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An interview with Guy Cox, who rode Milan to Rome on a Brompton

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An interview with Guy Cox, who rode Milan to Rome on a Brompton

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Guy Cox

September 18th, 2015

Riding 390 miles in 4.5 days is no easy feat, especially when it includes 27,400 feet of climbing. And especially when you do it on a Brompton.

So we were just as shocked as anyone to see our good friend Guy return for this year’s Milan to Rome leg on his slightly modified 10 year old Brompton M3. After riding Geneva to Milan last year on a borrowed ‘standard road bike’, he decided to suffer a bit more this time around, adding “I thought it might pull some heartstrings – it is for charity after all!”

When asked why he decided to come on a Brompton, he explains that he broke the frame on his previous bike and never really got around to fixing it properly. He bought odd bits here and there but ended up just riding the Brompton for 10 years, both as a commuting bike and as a touring bike on various international trips.

Guy's Brompton

Guy’s trusty Brompton in the mountains near Zurich

At the start line Guy was met with amusement and before the ride his plans were met with a mixture of fascination and sympathy. “You can always back out and do it on a proper bike,” he was told – “no pride lost”. But such appeals merely cemented his resolve to complete the ride with his faithful, collapsible steed. And though he admits it was gruelling at the time he maintains that it was an enjoyable and rewarding ride, adding “you always forget the hard bits after a while”.

There are some differences between the two riding styles which Guy is definitely qualified to comment on. “The Brompton is compact and jittery, but fun. It’s very nimble and turns on a sixpence”, he says. It also feels surprisingly secure on downhill sections “because the wheels are smaller there is a lower centre of gravity”.

Guy candidly revealed his tactics when asked how he tried to minimise the suffering during the ride: “you tuck in behind friends and buy them some beers at the end of the day”, which was useful on flat sections (“they’re especially trying on a Brompton!”).

His mission was also helped by the fact that he and the other riders weren’t interested in breaking any records, but in having a nice ride with a couple of coffee stops on the way, and a nice dinner and a shower at the end. If there were any particularly keen beans in the group they could entertain themselves by blasting up the hills and waiting at the top, but overall he says the pace on a Ride25 leg is conducive for a variety of riding styles: “the group ranged from casual sports cyclist to some much more proficient cyclists, leading to super support and a very enjoyable social scene. ”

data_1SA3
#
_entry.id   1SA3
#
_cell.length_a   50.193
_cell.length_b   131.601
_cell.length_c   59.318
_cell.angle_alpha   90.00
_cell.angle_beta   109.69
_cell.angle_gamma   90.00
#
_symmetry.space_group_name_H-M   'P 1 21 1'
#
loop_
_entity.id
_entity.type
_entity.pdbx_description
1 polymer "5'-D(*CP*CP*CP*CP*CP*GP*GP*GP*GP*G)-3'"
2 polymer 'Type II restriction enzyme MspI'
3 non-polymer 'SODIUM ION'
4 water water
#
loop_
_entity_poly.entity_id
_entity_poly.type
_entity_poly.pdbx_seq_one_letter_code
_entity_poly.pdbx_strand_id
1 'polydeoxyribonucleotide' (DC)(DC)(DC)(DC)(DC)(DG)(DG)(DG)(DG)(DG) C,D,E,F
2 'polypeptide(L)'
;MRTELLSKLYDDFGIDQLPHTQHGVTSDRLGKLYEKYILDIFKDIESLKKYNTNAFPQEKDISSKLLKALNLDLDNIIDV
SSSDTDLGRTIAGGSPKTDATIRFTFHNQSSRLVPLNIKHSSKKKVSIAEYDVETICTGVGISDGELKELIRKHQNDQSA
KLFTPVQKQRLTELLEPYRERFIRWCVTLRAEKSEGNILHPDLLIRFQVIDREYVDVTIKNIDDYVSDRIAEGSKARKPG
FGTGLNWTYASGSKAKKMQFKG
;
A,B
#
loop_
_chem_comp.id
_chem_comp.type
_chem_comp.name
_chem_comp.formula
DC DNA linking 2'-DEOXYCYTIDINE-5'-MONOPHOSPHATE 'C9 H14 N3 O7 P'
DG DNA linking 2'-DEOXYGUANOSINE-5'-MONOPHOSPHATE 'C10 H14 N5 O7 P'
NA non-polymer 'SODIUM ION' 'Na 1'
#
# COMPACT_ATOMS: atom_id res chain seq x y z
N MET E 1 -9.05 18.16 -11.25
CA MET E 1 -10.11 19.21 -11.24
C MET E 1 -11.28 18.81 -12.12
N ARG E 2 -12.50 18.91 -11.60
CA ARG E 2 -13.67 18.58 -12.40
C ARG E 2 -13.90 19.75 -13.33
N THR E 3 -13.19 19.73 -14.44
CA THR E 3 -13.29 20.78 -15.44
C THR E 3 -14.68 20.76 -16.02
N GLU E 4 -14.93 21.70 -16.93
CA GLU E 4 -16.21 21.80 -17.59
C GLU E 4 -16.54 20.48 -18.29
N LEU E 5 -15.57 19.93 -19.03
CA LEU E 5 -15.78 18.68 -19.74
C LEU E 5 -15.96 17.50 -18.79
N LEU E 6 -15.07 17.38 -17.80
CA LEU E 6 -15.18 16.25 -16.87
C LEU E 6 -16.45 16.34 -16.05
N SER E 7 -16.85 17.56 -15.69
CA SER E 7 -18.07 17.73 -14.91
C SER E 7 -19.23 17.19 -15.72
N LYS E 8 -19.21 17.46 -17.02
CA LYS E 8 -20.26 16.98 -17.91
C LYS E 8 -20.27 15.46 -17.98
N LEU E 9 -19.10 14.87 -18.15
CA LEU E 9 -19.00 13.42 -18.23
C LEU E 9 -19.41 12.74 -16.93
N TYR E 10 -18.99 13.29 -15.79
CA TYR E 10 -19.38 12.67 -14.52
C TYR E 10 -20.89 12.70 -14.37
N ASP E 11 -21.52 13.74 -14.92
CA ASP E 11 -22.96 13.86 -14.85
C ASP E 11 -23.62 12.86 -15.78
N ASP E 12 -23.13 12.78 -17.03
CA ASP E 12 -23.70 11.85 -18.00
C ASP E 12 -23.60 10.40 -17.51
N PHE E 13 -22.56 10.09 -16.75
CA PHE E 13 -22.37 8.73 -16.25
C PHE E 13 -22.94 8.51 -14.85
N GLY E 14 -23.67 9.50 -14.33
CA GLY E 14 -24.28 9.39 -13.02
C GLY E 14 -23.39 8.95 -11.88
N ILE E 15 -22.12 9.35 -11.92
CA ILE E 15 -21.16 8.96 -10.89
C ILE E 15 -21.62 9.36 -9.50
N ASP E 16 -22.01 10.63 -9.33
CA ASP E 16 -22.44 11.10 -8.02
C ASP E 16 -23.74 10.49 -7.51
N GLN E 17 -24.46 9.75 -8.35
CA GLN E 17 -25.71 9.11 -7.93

Guy's Steed

Guy’s steed

It wasn’t all smooth riding though – Guy had two small blips during the ride. The first was when he misjudged a corner and went into a ditch, as despite what he said earlier about the smaller turning circle being more comforting on a Brompton, his brakes weren’t up to scratch. The second was when the wheel began to wobble on a cobbled section, and he was unable to steady it before falling off (and falling into Ride25 co-founder Rob!).

After picking himself up and dusting himself (and the bike) off, Guy was back on the road. Of the Brompton he says “it’s a massively robust bike: I’ve done nothing to it in 10 or so years apart from changing tires and minor repairs and it’s still going strong.” Hopefully that means it’ll still be standing for many more Ride25 legs to come!

We also asked about Guy’s preparations for the ride in case any readers are inspired to follow suit, and his top tip is “train, train and train!”. He made sure to do training rides at least equal in distance to the leg’s average daily mileage (86 miles a day, if you’re wondering). He also said to definitely think about bio-dynamics and get used to the different riding style beforehand, so you don’t get caught out with any unexpected aches and pains on the ride. And most importantly, “have fun!”.

Guy’s future plans are equally impressive: he and some friends are hatching a plan to do a ride in the style of a Top Gear challenge. The rules will be to spend less than £100 on a bike, ride at least 1 sportive before the next Ride25 leg, possibly do that leg on the bike too, then sell the bikes and donate all proceeds to 1 More Child.

If you fancy riding the Milan to Rome leg, or any of our other cycling holidays, click here! And check out the video below to see what you can expect:

One Response to “An interview with Guy Cox, who rode Milan to Rome on a Brompton”

  1. Daniel Pagella Says:

    Typically modest responses from Guy. What he didn’t tell you was that he was still one of the fastest in the group (we drafted behind him) and he decided to run a marathon for One More Child on the last morning before catching the plane home! He’s a nutter, but that’s the beauty of Ride25. Literally anyone can get involved. Super human or mere mortal up for an adventure.

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